In honor of World Oceans Day (June 8), I thought I’d write about some lesser known fish that carry a big punch.
Some call them ‘trash fish’ but I prefer to call them ‘under-loved’ — species like Amberjack, Jack Crevalle, Mullet, Porgy, Sheepshead and Spanish Mackerel are just a few that may not necessarily be in high-demand (like Grouper, American Red Snapper or Bluefin Tuna), but they’re readily available in Florida waters, and offer more attractive prices to consumers.
Many premium species are in high demand by consumers because they’re so delicious, and commercial fishermen are able to bring in large quantities of them, within shorter timeframes, due to technological advances. But when these two factors combine, they can create a situation in which fish and shellfish across the globe are quickly depleted. To slow down this challenge, conservationists advocate sustainable fishing practices, which allow those highly sought-after species to rebuild/recover their populations, over time. Our fishery in Florida is managed by the Florida Fish & Wildlife Conservation Commission, which sets timeframe and quantity limits for certain species. The goal is not to shut down fishing practices for highly sought after species, rather, to manage them, so we all have long-term access to delicious seafood. And while those species are being managed, less sought-after species and those that are being responsibly farmed are readily available, offering more options for seafood-loving folks.
For generations, cultures have adopted practices to ensure the longevity of their food sources, so this is really just an extension of that philosophy. In my own family, my grandfather Arthur loved to fish the waters of southern Massachusetts. One day, when I was just a kid, I saw him heading out to go fishing and I asked him if he was going to bring home a bunch. His reply said it all: ”I’ll only take what I need.” I assume he meant 1 or 2, rather than 12 (?!?), but those words ring true today. If we all adopt a philosophy of healthy balance, and only take what we need, or when it’s in season, we’ll all be able to enjoy what the sea has to offer, for generations to come.
So which fish are considered ‘sustainable’? They’re the species caught or farmed in a manner that considers long-term viability, impact to the environment, and livelihood of those who harvest them. Celebrating the under-loved species, along with the premium species is key. There’s even a movement under way to give them the attention they deserve, and impart knowledge along the way. It was started by Chefs Collaborative, an organization of food professionals focused on sustainable food sources. The organization sponsors events called “Trash Fish” dinners where chefs create special dishes with these species. Locally, folks at Edible Sarasota, along with Chef Steve Phelps and many others partner to host an amazing dinner comprised of sustainable seafood. The 4th annual event is coming up in October and tickets are available here.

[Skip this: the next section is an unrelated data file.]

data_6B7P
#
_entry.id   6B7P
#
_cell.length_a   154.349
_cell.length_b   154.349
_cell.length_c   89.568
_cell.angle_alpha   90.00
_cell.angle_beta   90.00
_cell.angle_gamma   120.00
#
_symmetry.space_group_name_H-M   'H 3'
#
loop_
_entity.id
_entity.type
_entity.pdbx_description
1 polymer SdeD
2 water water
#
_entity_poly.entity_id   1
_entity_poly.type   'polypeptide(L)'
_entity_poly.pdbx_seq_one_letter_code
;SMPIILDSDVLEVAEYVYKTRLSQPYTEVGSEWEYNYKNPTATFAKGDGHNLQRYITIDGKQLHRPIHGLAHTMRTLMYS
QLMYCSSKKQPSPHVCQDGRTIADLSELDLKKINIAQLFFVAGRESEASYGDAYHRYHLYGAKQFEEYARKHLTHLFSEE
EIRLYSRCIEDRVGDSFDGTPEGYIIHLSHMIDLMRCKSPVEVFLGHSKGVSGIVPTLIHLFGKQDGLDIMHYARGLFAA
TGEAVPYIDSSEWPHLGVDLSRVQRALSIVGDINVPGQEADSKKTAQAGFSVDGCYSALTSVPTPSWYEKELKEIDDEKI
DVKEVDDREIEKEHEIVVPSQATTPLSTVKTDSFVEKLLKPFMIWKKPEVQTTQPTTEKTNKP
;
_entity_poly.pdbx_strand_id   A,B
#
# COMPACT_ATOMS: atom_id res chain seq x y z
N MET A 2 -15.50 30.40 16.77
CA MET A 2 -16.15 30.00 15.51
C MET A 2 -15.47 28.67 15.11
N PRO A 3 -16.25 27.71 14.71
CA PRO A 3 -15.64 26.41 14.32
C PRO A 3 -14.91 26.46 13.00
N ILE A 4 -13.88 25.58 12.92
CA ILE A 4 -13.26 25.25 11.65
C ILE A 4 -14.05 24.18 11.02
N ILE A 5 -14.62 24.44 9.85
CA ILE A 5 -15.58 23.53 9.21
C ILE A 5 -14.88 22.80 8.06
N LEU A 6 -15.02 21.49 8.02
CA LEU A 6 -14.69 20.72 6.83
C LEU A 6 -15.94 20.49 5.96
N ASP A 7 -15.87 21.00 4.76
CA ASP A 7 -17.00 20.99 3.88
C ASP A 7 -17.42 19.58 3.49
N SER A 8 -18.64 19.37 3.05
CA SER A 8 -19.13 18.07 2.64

So what can we do to help ensure sustainability of our fishery? Here are a couple of things:
1) Build your toolkit! Learn what’s considered sustainable, and periods during the year that are best to purchase certain species (the Monterey Bay Aquarium offers a great downloadable guide to get you started). And be sure to ask your fishmonger where the fish in the case comes from, if it’s farmed or wild-caught, and where it originated.
2) Be an informed (and adventurous) consumer! When visiting a seafood market, consider looking beyond Grouper or Snapper and trying Mahi Mahi, Cobia, Pompano, farm-raised Redfish, Mullet, fresh sardines, farm-raised mussels, Amberjack, Florida Oysters, or any number of delicious options. Sure, you may end up hating it, but you may love it! And if your market doesn’t carry sustainable species, ask them to consider adding some. In a restaurant, try ordering something you may not necessarily recognize. Ask your server (or the chef) to tell you a little more about it and then give it a shot.
The more consumers create demand for these prevalent (and tasty) species, it not only brings financial resources into our local community, it also lessens pressure on our fishery.
Here are some of my recipes that incorporate sustainable seafood – consider giving one (or more) a try 🙂
Happy World Oceans Day!